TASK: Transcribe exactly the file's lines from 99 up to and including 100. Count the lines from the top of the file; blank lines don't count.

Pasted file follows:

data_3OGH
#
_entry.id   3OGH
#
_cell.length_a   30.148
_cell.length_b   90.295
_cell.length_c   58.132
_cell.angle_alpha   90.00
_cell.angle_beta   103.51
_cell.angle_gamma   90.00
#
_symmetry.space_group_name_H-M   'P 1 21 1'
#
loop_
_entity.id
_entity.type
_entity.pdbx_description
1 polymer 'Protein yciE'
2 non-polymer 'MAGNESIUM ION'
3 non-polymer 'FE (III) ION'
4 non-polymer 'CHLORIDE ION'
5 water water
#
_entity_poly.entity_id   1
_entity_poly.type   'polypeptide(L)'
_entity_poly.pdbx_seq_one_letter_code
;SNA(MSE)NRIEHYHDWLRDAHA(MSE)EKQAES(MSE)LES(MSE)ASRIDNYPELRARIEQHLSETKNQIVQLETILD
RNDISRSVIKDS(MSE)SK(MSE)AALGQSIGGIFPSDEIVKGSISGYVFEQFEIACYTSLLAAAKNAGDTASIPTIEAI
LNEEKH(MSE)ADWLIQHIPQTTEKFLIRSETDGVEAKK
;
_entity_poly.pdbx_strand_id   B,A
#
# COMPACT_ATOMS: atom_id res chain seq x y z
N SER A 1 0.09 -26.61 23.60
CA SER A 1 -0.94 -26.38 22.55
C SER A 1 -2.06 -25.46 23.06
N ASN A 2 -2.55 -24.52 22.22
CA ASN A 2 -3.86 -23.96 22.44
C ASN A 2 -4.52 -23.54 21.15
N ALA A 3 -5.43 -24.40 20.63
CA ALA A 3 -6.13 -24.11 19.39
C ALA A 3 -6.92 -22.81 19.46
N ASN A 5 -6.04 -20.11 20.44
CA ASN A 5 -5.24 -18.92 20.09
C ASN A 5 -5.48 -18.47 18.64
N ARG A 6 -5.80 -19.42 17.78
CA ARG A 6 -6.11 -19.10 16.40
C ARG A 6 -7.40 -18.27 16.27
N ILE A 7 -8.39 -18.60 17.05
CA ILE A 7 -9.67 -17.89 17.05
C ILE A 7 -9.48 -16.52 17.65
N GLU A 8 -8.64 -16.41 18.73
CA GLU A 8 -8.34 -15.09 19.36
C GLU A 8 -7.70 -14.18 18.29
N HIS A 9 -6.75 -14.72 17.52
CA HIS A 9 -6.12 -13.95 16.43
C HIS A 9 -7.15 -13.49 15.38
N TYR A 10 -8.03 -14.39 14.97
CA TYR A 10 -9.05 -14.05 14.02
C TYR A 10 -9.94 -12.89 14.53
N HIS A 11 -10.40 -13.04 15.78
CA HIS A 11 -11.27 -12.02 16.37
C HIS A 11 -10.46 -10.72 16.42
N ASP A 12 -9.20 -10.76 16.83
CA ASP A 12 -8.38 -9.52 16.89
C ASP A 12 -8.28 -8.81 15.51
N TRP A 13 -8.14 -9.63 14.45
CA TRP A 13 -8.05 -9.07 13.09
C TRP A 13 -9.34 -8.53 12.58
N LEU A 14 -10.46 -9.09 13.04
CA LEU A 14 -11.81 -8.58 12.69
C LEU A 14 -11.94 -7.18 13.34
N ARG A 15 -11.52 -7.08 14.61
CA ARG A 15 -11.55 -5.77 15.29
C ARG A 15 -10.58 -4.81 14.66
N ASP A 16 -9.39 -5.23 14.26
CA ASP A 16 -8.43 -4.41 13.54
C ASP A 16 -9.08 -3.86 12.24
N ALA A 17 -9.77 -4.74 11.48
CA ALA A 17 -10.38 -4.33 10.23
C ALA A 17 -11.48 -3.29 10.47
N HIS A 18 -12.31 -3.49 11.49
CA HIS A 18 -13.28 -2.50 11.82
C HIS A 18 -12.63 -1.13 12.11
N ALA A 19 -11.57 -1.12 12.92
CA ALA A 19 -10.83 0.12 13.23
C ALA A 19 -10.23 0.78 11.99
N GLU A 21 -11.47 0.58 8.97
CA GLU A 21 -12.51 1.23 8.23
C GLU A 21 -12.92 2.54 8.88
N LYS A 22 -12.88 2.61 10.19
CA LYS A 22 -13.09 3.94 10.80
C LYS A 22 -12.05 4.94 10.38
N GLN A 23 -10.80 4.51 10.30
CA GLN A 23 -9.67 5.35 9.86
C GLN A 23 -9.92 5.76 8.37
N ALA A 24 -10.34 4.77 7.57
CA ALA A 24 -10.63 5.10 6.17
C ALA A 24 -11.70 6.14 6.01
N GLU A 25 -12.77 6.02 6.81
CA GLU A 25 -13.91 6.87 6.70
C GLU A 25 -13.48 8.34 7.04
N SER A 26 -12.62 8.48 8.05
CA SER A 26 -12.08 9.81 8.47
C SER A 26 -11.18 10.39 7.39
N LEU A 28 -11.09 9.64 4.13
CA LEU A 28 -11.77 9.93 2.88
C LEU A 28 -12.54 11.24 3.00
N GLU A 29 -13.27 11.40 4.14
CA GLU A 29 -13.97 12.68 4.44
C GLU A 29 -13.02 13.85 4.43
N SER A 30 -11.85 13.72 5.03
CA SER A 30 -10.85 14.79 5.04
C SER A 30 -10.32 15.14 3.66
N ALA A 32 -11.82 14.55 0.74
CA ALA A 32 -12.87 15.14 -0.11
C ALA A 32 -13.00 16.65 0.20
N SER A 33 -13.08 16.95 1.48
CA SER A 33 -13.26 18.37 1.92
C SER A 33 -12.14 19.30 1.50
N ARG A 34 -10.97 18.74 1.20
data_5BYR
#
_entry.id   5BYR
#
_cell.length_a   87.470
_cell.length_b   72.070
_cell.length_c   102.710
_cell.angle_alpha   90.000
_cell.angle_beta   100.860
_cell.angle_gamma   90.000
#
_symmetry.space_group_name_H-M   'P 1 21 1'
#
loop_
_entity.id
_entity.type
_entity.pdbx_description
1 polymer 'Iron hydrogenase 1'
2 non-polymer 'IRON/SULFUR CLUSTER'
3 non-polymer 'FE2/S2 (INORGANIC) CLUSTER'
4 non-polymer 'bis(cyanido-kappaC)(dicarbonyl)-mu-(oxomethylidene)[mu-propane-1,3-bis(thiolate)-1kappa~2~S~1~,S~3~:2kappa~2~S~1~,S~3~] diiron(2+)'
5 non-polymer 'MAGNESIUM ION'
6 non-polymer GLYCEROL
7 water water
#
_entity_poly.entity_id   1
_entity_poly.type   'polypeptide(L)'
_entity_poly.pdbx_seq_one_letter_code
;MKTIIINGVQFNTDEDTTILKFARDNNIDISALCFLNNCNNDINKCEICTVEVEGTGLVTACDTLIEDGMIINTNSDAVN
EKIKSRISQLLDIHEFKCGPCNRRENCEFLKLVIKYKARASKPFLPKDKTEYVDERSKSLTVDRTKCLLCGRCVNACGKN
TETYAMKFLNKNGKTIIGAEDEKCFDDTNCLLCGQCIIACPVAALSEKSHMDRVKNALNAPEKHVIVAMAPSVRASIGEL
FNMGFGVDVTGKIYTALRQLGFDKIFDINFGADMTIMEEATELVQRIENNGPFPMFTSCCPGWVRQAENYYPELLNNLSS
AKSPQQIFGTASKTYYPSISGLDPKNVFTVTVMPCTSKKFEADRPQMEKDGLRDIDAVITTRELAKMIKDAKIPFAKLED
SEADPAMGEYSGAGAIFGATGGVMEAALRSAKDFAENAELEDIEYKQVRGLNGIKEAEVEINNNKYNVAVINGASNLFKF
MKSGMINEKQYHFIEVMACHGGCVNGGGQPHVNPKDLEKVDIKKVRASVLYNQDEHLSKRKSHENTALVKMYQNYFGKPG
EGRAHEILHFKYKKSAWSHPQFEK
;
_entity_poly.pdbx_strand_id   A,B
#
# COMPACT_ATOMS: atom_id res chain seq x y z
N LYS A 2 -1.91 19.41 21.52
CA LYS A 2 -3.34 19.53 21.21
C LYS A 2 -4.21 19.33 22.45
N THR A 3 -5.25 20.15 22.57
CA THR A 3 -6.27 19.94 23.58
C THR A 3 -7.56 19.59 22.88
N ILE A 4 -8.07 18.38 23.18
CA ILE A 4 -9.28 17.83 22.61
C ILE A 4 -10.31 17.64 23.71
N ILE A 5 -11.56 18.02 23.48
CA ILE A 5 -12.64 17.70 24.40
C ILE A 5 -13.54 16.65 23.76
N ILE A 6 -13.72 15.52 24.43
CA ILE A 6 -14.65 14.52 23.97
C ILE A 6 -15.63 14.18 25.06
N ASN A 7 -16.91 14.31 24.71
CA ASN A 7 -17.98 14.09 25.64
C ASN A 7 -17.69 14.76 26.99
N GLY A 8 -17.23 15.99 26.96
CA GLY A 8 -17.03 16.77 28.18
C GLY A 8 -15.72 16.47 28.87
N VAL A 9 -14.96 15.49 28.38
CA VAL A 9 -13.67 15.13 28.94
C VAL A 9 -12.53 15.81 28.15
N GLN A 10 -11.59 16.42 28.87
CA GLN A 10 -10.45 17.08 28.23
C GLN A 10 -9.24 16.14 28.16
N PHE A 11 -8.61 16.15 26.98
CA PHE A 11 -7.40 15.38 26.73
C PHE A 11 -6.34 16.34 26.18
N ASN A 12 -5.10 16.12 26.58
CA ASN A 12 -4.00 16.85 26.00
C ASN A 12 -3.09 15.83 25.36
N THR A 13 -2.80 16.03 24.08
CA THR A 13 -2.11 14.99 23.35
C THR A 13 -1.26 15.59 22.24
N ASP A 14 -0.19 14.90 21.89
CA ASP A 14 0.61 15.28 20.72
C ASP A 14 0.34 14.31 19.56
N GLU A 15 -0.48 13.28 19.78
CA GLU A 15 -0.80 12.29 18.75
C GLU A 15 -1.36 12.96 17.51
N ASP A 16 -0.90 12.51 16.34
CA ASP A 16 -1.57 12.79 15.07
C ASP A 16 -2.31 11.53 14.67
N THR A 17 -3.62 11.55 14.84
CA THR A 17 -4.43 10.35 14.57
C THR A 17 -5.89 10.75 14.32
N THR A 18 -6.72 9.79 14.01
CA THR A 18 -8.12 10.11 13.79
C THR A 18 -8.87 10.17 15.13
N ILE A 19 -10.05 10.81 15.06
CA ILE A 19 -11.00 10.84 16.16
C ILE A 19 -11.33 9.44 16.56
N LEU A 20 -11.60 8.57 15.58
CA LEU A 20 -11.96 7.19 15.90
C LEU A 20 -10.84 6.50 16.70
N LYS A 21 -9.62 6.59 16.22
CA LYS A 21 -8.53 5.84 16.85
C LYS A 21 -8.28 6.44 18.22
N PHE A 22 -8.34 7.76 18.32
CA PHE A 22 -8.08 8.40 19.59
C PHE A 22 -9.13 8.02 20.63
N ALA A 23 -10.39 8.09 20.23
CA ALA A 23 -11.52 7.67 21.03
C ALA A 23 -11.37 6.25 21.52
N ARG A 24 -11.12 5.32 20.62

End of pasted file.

C ALA A 24 -11.70 6.14 6.01
N GLU A 25 -12.77 6.02 6.81